In regards to the implementation of Communism in Romania, professor Cristina Petrescu stressed the idea that although ideologically the Romanian society was classless (from a socio-economic and cultural point of view), equality was inexistent in front of the law. From a legal perspective, Petrescu explains, Nomenklatura (administrative and bureaucratic elites) and the New Class were privileged.
She furthered her argument by accurately describing how the centrally planned economy leads to a lack of goods for the broader society, which forced people to wait in cues for products that wouldn’t even be available for the population, such as diary products, fresh meat or even bread. Although during the Communist Regime in Romania the Dacia cars were produced on a large scale, the citizens could hardly acquire a car due to a lack of money or even if they eventually got the car, she explains, it was almost impossible to afford the fuel.
In terms of the coercive dimension of the regime, Cristina Petrescu pointed to the existence of the Sighet Memorial the former prison where the Romanian elites were brutally exterminated in the first years of communism in Romania.
In order to create a holistic image, the professor described briefly the famous case of Herta Müller, a recipient of the 2009 Nobel Prize in Literature noted for her works depicting the effects of violence, cruelty and terror, usually in the setting of the Socialist Republic of Romania under the repressive Nicolae Ceaușescu regime, which she has experienced herself.
For a better understanding of the practices of communist leaders, professor Cristina Petrescu explained how the leaders appealed to the masses through compulsory demonstration or mass rallies in which the citizens were forced to acclaim the leaders for several hours in public places. Adding details to this elaborate picture, Cristina Petrescu re-enforces the concept of Public Obedience attained by the regime through compulsory membership in Party- controlled organizations or compulsory “voluntary” work.
The Professor also shares the way in which the population was able to escape the monopoly on the information held by the Communist Party through western literature, music or films that illegally made it into the country.
The discussion ended with professor Cristina Petrescu stressing the means of remembering Communism, by showing pictures of films realized on the topic such as I’m an old communist hag (Stere Gulea, 2013) in which a specific Communist family gathering in a typical communist house is shown. In this vein, she concluded by emphasizing the importance of remembering and keeping the image of a society crippled by the Communist Regime alive, in order for the Romanian society not to experience the same historical path.
“Public Exposure without Lustration: Dealing with the Secret Police Files in Post-communism”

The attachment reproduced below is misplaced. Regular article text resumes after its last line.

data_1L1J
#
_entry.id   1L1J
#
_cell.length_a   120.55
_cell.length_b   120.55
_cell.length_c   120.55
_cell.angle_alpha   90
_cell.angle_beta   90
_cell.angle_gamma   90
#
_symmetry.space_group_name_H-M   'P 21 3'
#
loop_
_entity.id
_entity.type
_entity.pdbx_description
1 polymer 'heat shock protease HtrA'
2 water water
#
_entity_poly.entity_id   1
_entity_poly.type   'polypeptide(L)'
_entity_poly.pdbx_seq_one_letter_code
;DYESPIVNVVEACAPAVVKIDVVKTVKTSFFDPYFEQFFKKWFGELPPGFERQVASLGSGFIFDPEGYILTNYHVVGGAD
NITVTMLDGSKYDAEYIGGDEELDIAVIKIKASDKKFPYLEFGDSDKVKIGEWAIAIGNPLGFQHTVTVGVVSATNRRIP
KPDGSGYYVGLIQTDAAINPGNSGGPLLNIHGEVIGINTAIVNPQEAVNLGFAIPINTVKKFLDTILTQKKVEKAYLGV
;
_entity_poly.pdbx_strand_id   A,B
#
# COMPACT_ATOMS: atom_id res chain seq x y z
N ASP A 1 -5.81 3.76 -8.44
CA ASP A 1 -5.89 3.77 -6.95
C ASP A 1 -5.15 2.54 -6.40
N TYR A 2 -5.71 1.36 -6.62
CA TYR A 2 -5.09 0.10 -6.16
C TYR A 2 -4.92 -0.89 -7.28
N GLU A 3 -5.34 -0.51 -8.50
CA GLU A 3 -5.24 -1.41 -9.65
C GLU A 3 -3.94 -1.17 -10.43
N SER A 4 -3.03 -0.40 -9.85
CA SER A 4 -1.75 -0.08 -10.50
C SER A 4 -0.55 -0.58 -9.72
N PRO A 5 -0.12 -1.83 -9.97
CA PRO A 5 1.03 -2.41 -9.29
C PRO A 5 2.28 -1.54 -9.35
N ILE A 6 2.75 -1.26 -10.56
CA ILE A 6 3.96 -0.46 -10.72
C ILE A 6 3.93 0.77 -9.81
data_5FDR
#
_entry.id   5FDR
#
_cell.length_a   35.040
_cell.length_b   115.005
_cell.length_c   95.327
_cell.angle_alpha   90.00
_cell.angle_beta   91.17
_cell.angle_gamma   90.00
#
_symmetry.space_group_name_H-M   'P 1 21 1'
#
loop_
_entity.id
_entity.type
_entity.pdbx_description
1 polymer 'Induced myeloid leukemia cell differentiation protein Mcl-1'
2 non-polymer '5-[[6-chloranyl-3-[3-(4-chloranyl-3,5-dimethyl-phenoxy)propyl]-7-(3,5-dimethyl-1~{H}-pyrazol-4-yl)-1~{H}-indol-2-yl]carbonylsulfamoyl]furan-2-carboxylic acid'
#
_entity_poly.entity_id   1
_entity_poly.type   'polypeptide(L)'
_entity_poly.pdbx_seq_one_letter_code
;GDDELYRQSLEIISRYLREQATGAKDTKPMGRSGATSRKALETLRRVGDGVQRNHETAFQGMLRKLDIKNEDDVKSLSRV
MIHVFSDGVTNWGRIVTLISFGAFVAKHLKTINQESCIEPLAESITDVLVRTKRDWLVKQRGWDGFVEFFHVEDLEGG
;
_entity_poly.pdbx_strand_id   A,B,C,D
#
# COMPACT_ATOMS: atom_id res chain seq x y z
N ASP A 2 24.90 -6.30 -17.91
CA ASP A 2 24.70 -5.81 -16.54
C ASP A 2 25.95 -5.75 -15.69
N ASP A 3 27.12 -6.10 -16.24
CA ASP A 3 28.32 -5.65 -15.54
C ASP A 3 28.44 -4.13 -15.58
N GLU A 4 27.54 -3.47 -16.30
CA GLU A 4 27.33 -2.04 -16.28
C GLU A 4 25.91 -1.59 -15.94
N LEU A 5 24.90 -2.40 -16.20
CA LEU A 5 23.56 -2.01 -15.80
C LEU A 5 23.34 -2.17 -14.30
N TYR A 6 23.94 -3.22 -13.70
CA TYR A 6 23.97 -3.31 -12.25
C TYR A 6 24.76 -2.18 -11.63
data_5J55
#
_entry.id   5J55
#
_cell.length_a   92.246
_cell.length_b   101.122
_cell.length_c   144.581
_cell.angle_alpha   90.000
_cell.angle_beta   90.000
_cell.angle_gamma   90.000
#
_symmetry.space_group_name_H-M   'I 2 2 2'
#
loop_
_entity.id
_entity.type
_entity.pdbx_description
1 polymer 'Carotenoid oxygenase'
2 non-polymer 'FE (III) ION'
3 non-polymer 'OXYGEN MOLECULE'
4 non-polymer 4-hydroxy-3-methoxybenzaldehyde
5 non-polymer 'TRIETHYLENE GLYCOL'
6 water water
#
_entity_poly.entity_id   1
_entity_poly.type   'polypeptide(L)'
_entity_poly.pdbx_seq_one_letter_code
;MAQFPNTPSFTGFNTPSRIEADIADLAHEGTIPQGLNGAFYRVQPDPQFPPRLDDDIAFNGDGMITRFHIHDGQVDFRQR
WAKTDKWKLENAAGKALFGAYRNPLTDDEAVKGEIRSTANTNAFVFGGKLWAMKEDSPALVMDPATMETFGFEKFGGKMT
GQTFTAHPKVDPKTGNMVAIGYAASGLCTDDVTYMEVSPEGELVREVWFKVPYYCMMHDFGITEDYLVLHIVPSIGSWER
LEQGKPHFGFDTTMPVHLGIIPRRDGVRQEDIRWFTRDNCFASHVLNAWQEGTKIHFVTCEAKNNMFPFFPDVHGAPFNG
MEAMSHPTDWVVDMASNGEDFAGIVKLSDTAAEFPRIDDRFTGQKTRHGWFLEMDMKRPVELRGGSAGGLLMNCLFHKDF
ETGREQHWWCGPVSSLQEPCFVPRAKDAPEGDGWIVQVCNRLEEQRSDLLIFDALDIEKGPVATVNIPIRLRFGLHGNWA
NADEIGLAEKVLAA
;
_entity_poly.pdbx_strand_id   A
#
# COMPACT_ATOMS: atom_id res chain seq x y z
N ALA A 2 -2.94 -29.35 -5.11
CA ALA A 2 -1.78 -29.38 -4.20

Dragoș PETRESCU, Professor at the University of Bucharest, Faculty of Political Science
The second presentation was that of Prof. Dragos Petrescu, who began his presentation with the 2008 decision of the Romanian Constitutional Court, which ruled law 187/1999 as unconstitutional, contextualizing the crisis of the post-communist process of dealing with the files of the secret political police, known as the Securitate. He highlighted the relevance of the government’s response, which assumed responsibility and assured the continuation of the process
He introduced the syntagma “informal lustration”, defining it as a process that encourages both moral and institutional changes, as a side effect of the access to the secret files, the systematic public exposure of the wrongdoings of the communist regime and moral condemnation of the act of providing the secret police with information on fellow citizens.
In the first part of the presentation, Dragoș Petrescu addressed the legal framework, from the passing of Law 187 in December 1999, and the establishment of the National Council for the Study of the Securitate Archives (CNSAS), until 2008. He highlighted the inspiration drawn from the German model of dealing with the documents of the Stasi, explaining its influence in Eastern Europe. He analysed the role of former political prisoners, who formed the Association of Former Political Prisoners in Romania, which played a pivotal role in the promotion of reparations for everybody who was politically persecuted under communism. He underlined the importance of Law 187, passed in 1999, law which allowed citizens to read their Securitate files and the creation of CNSAS, a necessary institution in the administration of secret files. Petrescu addressed the transfer of the Securitate files, an ardent problem during 2000-2005, and the following improvements of the 2006-2008 period.